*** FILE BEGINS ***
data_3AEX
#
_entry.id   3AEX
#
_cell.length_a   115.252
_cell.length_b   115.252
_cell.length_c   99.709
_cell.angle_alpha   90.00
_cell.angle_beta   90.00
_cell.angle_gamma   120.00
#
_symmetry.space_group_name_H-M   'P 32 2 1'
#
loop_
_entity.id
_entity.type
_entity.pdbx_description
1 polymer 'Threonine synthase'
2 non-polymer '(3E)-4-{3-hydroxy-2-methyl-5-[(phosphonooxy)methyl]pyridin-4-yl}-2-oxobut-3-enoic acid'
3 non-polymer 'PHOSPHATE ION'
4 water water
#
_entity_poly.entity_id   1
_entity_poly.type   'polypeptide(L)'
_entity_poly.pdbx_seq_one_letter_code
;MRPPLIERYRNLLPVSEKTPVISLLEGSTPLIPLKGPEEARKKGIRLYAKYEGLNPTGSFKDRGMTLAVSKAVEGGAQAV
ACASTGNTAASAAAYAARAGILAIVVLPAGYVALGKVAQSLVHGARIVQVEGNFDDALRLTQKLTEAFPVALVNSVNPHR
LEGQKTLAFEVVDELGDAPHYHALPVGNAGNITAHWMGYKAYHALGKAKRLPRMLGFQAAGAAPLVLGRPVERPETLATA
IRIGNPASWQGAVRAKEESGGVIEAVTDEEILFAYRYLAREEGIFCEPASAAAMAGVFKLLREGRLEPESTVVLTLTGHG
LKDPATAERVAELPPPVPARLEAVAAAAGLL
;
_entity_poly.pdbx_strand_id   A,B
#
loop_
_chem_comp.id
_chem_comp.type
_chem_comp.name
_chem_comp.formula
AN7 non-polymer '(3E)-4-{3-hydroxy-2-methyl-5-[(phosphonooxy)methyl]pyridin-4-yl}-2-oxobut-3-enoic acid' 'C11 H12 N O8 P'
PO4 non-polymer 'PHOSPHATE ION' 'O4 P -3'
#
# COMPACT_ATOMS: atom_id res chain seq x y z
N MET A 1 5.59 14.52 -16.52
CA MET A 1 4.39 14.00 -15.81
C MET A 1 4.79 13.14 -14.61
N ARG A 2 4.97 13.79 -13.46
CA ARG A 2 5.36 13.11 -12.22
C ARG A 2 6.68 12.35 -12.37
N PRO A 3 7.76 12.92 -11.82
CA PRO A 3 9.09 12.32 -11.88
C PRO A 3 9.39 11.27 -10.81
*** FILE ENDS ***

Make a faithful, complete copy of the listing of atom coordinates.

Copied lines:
data_3AEX
#
_entry.id   3AEX
#
_cell.length_a   115.252
_cell.length_b   115.252
_cell.length_c   99.709
_cell.angle_alpha   90.00
_cell.angle_beta   90.00
_cell.angle_gamma   120.00
#
_symmetry.space_group_name_H-M   'P 32 2 1'
#
loop_
_entity.id
_entity.type
_entity.pdbx_description
1 polymer 'Threonine synthase'
2 non-polymer '(3E)-4-{3-hydroxy-2-methyl-5-[(phosphonooxy)methyl]pyridin-4-yl}-2-oxobut-3-enoic acid'
3 non-polymer 'PHOSPHATE ION'
4 water water
#
_entity_poly.entity_id   1
_entity_poly.type   'polypeptide(L)'
_entity_poly.pdbx_seq_one_letter_code
;MRPPLIERYRNLLPVSEKTPVISLLEGSTPLIPLKGPEEARKKGIRLYAKYEGLNPTGSFKDRGMTLAVSKAVEGGAQAV
ACASTGNTAASAAAYAARAGILAIVVLPAGYVALGKVAQSLVHGARIVQVEGNFDDALRLTQKLTEAFPVALVNSVNPHR
LEGQKTLAFEVVDELGDAPHYHALPVGNAGNITAHWMGYKAYHALGKAKRLPRMLGFQAAGAAPLVLGRPVERPETLATA
IRIGNPASWQGAVRAKEESGGVIEAVTDEEILFAYRYLAREEGIFCEPASAAAMAGVFKLLREGRLEPESTVVLTLTGHG
LKDPATAERVAELPPPVPARLEAVAAAAGLL
;
_entity_poly.pdbx_strand_id   A,B
#
loop_
_chem_comp.id
_chem_comp.type
_chem_comp.name
_chem_comp.formula
AN7 non-polymer '(3E)-4-{3-hydroxy-2-methyl-5-[(phosphonooxy)methyl]pyridin-4-yl}-2-oxobut-3-enoic acid' 'C11 H12 N O8 P'
PO4 non-polymer 'PHOSPHATE ION' 'O4 P -3'
#
# COMPACT_ATOMS: atom_id res chain seq x y z
N MET A 1 5.59 14.52 -16.52
CA MET A 1 4.39 14.00 -15.81
C MET A 1 4.79 13.14 -14.61
N ARG A 2 4.97 13.79 -13.46
CA ARG A 2 5.36 13.11 -12.22
C ARG A 2 6.68 12.35 -12.37
N PRO A 3 7.76 12.92 -11.82
CA PRO A 3 9.09 12.32 -11.88
C PRO A 3 9.39 11.27 -10.81